For awhile I thought dropping out of college was my own choice, but the insight had in contemplative smoking, showed me again how much we are shaped by our families. I have always felt that if I continue to work hard at pursuing my own goals, outside the standard paths, I will make headway. I feel I have in my own roundabout way. What is important to me is that I do something to push forward every day.
There have been a few times when I wished I’d stuck it out at Antioch. I’m more prepared now to do the work required at such a radical school then I was at age nineteen and twenty. I have more discipline. On the other hand I’ve never been sorry that I was able to get out before I went deep into debt, and I’ve never been sorry that I paid off my student loans. Meanwhile many of my friends have undergraduate or Masters degrees and work in positions no more prestigious than the one I have, while those who are just finishing school compete for waitress and bartending jobs with last years graduates. A number of them are also artists and creative spirits and the proverbial day job has allowed them to pursue these activities without being a mooch or a couch surfer.
I did take away a number of things from my time at Antioch that I still hold as core-values. Chief among these is the school motto, from former Antioch president Arthur Morgan, who said “Be ashamed to die until you have won some victory for humanity.” I have taken these words to heart.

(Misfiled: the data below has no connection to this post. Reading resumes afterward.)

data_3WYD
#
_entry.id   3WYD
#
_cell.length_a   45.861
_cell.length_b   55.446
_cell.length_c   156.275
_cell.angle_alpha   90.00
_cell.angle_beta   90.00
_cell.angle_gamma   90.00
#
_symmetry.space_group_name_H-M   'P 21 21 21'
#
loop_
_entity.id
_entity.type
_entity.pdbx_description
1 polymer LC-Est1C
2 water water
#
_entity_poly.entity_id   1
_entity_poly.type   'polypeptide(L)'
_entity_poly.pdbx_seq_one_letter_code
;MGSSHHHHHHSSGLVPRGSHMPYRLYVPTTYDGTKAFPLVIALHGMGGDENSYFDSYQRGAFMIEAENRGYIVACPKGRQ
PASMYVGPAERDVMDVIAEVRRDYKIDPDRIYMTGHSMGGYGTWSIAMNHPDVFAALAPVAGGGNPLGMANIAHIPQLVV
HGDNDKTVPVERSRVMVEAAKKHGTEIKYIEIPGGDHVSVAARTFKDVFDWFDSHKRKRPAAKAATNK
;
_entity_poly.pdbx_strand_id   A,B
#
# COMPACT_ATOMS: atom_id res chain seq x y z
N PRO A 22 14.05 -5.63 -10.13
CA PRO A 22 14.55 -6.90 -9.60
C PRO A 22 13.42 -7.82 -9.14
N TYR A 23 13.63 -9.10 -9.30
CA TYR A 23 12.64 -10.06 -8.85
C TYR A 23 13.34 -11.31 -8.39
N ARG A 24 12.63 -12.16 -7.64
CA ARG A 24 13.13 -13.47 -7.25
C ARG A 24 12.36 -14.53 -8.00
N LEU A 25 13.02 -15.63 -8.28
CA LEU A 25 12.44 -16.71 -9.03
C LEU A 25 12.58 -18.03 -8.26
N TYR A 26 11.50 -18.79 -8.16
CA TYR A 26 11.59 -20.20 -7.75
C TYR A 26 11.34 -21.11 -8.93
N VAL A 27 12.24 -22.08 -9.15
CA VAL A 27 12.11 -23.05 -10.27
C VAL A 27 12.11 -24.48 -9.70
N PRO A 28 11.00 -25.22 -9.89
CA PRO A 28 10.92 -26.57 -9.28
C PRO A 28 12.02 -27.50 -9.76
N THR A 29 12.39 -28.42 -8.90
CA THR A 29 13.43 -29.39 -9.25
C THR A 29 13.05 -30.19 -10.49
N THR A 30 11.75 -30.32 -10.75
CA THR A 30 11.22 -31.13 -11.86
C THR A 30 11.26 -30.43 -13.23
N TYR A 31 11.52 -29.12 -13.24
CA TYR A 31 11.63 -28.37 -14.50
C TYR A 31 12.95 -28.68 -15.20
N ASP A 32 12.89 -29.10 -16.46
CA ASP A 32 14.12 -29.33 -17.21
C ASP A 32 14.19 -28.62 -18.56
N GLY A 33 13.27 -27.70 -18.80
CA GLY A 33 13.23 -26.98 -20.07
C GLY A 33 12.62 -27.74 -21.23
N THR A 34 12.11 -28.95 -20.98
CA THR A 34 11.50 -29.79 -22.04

Right now would I be ashamed? I have had some small personal victories, but I feel it is only in the past few years that I’ve really buckled down and gotten to work on those things I find important. These include the creation of a resilient home, my ongoing dreamplay, deepening my practice of magic, furthering my skills in the craft of writing and in radio. All of my past experiences have prepared me for the next stage in my continuing self education, for another turn up the spiral on the path that is my life.
I will be exploring my current path of self education in the posts in “The Seven Liberal Arts” category, but first there will be a follow up post exploring why I think college isn’t the best idea for folks in the current economy and in our declining industrial culture.
Justin Patrick Moore
Husband. Father/Grandfather. Writer. Green wizard. Ham radio operator (KE8COY). Electronic musician. Library cataloger.